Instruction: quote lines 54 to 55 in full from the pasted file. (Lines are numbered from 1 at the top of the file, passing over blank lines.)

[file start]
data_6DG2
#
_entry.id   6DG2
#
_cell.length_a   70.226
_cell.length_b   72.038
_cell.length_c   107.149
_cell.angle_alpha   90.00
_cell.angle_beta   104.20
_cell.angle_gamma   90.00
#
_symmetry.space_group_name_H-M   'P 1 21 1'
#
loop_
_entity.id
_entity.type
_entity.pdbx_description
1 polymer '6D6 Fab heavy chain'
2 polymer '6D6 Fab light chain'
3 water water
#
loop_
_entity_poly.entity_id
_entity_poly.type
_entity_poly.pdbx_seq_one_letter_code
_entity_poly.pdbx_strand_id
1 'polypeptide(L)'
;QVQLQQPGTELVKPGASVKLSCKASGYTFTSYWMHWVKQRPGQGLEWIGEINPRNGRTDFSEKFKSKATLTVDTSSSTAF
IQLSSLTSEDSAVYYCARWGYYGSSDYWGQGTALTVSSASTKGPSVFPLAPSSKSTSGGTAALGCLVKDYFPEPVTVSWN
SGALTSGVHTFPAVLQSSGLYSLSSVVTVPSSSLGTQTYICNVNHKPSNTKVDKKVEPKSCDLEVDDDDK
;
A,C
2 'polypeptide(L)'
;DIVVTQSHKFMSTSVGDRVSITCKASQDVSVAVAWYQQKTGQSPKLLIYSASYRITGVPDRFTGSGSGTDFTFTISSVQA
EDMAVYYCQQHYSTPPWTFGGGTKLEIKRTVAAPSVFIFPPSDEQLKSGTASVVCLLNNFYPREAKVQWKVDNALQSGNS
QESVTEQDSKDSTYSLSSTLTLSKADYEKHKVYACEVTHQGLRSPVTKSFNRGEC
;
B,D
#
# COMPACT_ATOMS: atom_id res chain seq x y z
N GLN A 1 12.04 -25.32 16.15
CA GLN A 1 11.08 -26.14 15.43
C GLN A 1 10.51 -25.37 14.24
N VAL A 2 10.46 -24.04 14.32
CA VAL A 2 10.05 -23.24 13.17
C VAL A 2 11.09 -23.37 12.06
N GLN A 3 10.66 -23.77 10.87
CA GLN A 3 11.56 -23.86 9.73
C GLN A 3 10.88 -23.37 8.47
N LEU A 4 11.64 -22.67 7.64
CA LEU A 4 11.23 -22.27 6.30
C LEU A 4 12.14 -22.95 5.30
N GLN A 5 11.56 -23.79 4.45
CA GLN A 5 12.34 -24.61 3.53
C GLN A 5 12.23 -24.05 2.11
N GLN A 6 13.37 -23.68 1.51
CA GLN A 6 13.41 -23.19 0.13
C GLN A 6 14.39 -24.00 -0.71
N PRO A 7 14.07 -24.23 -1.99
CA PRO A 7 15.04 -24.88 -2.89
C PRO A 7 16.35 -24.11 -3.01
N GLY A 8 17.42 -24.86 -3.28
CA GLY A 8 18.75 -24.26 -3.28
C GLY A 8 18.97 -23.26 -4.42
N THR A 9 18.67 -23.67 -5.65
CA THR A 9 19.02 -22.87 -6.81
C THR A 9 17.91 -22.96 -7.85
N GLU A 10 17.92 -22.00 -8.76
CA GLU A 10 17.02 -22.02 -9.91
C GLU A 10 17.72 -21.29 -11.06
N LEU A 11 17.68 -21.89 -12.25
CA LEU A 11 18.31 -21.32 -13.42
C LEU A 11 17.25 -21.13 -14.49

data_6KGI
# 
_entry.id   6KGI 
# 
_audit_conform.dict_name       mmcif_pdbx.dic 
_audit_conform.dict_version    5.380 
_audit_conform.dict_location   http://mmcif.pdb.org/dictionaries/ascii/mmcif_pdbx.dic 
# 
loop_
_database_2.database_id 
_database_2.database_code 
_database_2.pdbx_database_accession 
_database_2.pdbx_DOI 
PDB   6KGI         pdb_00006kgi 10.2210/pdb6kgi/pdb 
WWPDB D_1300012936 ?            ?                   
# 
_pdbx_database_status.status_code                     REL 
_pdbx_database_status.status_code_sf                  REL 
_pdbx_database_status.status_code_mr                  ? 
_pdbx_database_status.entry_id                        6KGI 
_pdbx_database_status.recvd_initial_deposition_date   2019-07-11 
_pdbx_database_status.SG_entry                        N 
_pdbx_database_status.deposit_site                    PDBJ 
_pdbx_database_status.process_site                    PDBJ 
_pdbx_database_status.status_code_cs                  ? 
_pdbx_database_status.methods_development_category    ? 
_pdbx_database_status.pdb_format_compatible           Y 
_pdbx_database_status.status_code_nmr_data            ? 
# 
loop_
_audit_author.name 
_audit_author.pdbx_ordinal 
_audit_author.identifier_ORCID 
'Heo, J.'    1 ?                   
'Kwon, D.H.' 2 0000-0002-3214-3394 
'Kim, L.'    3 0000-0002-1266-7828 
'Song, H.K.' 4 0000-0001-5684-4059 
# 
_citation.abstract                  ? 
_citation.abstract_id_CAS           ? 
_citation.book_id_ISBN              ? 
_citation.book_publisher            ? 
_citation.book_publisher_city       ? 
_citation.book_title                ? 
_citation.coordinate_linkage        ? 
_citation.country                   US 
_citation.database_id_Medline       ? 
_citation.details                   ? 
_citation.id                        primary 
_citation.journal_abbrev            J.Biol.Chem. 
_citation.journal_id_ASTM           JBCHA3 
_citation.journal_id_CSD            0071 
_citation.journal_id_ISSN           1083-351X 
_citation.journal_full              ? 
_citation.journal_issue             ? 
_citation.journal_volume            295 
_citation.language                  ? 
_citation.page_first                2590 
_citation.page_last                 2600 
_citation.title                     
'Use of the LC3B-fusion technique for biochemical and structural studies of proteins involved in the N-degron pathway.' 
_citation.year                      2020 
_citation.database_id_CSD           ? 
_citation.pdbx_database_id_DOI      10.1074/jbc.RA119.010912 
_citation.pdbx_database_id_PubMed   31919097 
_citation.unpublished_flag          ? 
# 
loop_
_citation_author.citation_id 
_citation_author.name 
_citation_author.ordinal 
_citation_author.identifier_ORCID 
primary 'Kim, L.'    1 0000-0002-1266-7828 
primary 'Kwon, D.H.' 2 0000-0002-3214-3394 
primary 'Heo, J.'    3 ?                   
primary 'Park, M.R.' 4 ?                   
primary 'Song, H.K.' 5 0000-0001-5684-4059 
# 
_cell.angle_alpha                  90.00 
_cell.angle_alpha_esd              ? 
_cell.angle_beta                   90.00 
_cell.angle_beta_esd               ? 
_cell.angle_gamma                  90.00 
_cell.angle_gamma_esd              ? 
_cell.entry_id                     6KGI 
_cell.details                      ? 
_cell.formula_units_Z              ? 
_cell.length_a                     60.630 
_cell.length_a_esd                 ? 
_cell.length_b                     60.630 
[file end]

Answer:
CA GLN A 5 12.34 -24.61 3.53
C GLN A 5 12.23 -24.05 2.11